Portland Community College has secured a $1 million grant from the National Science Foundation to support 108 under-served students interested in careers in the science, technology, engineering and mathematics (STEM) fields.
The College to Careers in Math and Science Project will launch with its first cohort of students at the beginning of next year, and will provide scholarships for participating students’ remaining time at PCC, as well as for their first year at Portland State University.
Dr. Jerome Du Boulay, a chemistry instructor who is helping to organize and implement the program, said the grant was written to address a troubling statistic: Only 37% of African American students passed a critical math course in the 2017-2018 school year, according to data from PCC's Institutional Effectiveness Office.
Du Boulay said two courses in particular--Math 95 and Math 111--are foundational in STEM studies, and that the latter had an overall passing rate of only 63%.
The new program will support participants in these classes by using a “flipped classroom” structure, where students view lectures online from home, then conduct experiments or attempt to solve math problems in class with the help of instructors and classmates. As the program progresses, students who have successfully passed the classes will then be available to mentor the next group of participants.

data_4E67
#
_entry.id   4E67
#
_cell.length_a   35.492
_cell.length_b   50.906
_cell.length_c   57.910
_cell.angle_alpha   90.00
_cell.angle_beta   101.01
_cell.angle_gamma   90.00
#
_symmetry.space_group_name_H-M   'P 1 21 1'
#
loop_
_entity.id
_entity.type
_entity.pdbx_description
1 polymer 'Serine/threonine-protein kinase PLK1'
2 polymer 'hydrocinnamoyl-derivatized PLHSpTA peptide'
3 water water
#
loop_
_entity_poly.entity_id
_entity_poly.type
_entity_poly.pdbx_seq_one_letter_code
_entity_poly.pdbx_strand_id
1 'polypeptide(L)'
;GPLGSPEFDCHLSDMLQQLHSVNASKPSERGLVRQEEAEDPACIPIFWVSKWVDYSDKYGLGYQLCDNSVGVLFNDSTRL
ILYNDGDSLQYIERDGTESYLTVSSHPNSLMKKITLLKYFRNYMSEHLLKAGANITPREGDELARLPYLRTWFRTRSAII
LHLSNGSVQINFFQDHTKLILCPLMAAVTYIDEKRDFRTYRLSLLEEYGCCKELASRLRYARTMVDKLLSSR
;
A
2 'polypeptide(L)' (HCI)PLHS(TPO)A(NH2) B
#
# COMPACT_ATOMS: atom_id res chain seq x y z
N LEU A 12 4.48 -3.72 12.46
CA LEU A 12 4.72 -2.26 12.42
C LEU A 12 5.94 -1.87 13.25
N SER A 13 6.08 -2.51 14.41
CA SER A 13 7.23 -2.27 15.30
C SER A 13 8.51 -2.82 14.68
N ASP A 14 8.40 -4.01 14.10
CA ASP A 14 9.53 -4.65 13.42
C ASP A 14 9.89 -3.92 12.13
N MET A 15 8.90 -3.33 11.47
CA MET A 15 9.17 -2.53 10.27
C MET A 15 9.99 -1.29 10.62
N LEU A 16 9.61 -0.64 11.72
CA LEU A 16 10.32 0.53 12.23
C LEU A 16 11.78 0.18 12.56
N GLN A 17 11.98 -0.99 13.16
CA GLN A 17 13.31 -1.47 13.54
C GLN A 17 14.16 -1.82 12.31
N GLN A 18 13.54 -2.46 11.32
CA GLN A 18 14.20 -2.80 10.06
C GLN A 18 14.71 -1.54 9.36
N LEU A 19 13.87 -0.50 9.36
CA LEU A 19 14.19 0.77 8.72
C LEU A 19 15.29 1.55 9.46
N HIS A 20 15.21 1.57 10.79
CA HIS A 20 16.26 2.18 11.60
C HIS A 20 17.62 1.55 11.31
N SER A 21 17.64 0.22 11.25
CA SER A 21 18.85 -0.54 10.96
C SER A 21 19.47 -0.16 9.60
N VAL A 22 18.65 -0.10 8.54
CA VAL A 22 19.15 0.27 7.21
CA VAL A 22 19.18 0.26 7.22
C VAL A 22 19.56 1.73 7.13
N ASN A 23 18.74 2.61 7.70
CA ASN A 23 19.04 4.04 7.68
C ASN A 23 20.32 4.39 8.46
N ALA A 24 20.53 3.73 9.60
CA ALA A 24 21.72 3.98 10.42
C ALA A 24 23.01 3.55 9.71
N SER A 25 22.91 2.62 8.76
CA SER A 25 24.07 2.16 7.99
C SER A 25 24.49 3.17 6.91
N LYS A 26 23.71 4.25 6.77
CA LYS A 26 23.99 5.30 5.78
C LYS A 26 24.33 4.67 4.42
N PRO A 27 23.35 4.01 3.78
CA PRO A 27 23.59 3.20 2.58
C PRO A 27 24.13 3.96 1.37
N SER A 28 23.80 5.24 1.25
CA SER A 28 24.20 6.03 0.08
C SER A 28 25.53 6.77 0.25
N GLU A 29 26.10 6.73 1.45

“The idea is they can have somebody that looks like them, sounds like them, and is just a little bit further along than they are,” Du Boulay said.
Laura Horani, Interim Division Dean of Math, Science and Career and Technical Education at PCC's Southeast Campus, told The Skanner that inclusion and sense of community are a large piece of College to Careers. To that end, the project also focuses on mentorship and support.